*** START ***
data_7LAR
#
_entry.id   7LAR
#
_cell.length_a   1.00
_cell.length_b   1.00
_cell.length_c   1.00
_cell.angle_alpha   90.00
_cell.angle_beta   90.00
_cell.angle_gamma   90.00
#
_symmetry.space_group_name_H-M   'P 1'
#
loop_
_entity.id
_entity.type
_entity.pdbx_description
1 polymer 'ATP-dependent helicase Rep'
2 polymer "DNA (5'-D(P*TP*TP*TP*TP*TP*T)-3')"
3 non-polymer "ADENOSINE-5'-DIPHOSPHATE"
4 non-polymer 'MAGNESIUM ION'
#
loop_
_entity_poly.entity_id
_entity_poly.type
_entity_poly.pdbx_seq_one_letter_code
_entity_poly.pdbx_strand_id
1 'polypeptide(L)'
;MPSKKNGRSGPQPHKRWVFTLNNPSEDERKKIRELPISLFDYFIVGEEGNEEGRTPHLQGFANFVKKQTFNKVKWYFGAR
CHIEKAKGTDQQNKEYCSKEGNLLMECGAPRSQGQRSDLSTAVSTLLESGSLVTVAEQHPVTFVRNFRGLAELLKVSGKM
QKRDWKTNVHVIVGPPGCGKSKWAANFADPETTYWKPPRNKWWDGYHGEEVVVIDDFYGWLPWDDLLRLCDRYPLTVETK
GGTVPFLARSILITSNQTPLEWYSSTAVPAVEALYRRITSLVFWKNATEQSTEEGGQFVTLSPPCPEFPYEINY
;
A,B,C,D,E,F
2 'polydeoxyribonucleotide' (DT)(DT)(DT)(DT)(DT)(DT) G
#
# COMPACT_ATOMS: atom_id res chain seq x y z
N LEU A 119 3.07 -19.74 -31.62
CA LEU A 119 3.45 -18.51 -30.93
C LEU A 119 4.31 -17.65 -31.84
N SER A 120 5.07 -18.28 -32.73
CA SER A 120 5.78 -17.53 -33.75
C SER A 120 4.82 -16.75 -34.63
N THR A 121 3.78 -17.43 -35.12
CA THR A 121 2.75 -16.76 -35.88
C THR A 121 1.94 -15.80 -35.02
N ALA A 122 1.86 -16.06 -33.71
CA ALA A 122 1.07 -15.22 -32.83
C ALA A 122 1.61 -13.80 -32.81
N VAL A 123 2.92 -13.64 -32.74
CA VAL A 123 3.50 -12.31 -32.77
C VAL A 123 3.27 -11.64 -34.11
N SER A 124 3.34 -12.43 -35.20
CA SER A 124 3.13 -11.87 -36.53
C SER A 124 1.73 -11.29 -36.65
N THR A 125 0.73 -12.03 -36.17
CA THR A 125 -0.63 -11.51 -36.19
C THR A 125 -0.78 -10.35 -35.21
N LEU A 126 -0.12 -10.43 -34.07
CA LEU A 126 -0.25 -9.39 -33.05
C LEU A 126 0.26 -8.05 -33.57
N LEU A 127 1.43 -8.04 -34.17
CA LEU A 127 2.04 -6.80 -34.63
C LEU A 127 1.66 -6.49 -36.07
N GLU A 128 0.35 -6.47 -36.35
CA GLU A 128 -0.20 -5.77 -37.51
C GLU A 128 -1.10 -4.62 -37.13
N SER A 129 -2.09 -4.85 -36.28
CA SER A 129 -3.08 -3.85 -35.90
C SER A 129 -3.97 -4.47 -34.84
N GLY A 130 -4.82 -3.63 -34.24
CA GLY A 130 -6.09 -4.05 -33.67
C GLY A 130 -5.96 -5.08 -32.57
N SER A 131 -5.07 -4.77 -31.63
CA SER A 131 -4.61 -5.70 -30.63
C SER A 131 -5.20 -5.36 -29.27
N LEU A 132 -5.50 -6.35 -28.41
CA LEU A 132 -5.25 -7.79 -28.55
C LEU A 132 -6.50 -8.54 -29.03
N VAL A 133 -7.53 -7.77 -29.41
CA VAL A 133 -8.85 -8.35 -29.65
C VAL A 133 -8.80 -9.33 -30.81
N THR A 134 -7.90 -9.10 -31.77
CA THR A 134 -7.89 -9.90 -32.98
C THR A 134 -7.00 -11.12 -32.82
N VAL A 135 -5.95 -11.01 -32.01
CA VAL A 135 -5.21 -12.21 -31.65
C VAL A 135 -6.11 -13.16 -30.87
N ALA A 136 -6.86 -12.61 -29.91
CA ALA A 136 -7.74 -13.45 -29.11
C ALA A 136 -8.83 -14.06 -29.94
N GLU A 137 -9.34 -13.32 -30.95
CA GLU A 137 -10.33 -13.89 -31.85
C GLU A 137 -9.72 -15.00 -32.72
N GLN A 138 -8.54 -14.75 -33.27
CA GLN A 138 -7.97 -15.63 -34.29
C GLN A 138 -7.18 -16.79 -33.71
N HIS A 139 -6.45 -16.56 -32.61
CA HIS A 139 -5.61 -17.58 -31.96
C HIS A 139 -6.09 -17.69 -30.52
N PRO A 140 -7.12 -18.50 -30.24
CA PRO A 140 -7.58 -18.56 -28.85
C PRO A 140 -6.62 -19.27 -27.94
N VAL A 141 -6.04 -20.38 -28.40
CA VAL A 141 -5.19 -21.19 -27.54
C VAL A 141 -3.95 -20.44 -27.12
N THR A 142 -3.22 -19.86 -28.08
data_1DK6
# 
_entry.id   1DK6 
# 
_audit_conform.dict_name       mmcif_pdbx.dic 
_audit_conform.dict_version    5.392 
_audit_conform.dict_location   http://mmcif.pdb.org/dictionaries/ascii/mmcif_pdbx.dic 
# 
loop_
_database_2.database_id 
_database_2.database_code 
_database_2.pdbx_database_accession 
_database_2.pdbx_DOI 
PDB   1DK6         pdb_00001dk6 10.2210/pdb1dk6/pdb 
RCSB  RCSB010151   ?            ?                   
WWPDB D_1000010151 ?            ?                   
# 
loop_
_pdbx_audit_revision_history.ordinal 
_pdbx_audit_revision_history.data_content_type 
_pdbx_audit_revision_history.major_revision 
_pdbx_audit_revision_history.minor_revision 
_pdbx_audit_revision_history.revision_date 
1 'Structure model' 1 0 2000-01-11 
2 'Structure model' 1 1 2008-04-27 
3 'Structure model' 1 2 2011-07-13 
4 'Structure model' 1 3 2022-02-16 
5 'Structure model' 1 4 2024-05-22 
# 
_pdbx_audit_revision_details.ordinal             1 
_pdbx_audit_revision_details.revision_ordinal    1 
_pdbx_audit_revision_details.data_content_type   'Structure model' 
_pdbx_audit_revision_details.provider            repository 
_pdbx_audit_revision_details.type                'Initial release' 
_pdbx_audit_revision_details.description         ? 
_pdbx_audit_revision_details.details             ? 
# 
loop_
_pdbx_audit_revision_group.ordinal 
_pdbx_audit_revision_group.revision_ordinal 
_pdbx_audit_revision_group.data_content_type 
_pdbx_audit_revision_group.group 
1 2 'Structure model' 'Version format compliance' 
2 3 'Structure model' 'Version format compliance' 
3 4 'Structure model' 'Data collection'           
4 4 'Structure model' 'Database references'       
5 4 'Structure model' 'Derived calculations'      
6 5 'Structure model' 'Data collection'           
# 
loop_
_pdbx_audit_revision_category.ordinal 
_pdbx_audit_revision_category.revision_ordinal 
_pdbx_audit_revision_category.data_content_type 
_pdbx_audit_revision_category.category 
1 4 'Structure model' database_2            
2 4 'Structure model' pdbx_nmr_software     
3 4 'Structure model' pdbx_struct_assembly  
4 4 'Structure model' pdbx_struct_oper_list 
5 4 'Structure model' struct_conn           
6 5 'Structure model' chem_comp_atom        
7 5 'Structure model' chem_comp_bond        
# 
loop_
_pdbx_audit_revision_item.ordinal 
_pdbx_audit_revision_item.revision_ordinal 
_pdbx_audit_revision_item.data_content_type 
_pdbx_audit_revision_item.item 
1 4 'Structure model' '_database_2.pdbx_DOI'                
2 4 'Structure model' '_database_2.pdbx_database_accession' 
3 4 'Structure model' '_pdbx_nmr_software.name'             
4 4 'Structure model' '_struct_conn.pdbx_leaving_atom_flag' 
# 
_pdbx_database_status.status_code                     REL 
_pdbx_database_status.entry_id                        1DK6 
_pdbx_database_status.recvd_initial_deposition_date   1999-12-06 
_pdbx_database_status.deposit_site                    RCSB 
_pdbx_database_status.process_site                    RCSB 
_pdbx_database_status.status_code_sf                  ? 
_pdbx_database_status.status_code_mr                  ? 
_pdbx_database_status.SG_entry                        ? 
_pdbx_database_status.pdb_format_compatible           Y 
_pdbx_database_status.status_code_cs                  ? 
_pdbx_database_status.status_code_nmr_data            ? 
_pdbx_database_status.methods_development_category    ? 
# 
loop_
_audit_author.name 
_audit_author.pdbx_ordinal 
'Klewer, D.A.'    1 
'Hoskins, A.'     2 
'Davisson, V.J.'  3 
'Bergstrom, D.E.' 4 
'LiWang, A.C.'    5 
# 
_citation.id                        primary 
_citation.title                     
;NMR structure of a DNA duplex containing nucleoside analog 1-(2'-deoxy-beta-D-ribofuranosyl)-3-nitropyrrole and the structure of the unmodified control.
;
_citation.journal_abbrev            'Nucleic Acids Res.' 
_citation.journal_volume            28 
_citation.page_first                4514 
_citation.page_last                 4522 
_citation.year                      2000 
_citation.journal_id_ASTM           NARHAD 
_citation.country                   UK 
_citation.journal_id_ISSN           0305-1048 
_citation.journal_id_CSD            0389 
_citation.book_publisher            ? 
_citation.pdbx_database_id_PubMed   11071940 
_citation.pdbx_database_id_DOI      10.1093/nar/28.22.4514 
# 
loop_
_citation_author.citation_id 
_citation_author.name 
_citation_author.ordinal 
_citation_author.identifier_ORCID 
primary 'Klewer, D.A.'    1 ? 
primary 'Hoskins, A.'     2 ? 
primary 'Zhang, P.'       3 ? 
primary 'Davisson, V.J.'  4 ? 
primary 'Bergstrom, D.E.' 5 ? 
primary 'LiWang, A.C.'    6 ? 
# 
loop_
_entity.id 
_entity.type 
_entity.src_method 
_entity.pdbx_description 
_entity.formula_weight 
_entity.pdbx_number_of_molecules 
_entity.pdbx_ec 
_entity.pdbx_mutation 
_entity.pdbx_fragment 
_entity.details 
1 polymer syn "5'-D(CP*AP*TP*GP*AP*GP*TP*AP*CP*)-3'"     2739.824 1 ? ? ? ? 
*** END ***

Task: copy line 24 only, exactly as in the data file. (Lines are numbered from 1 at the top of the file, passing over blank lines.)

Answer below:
_entity_poly.entity_id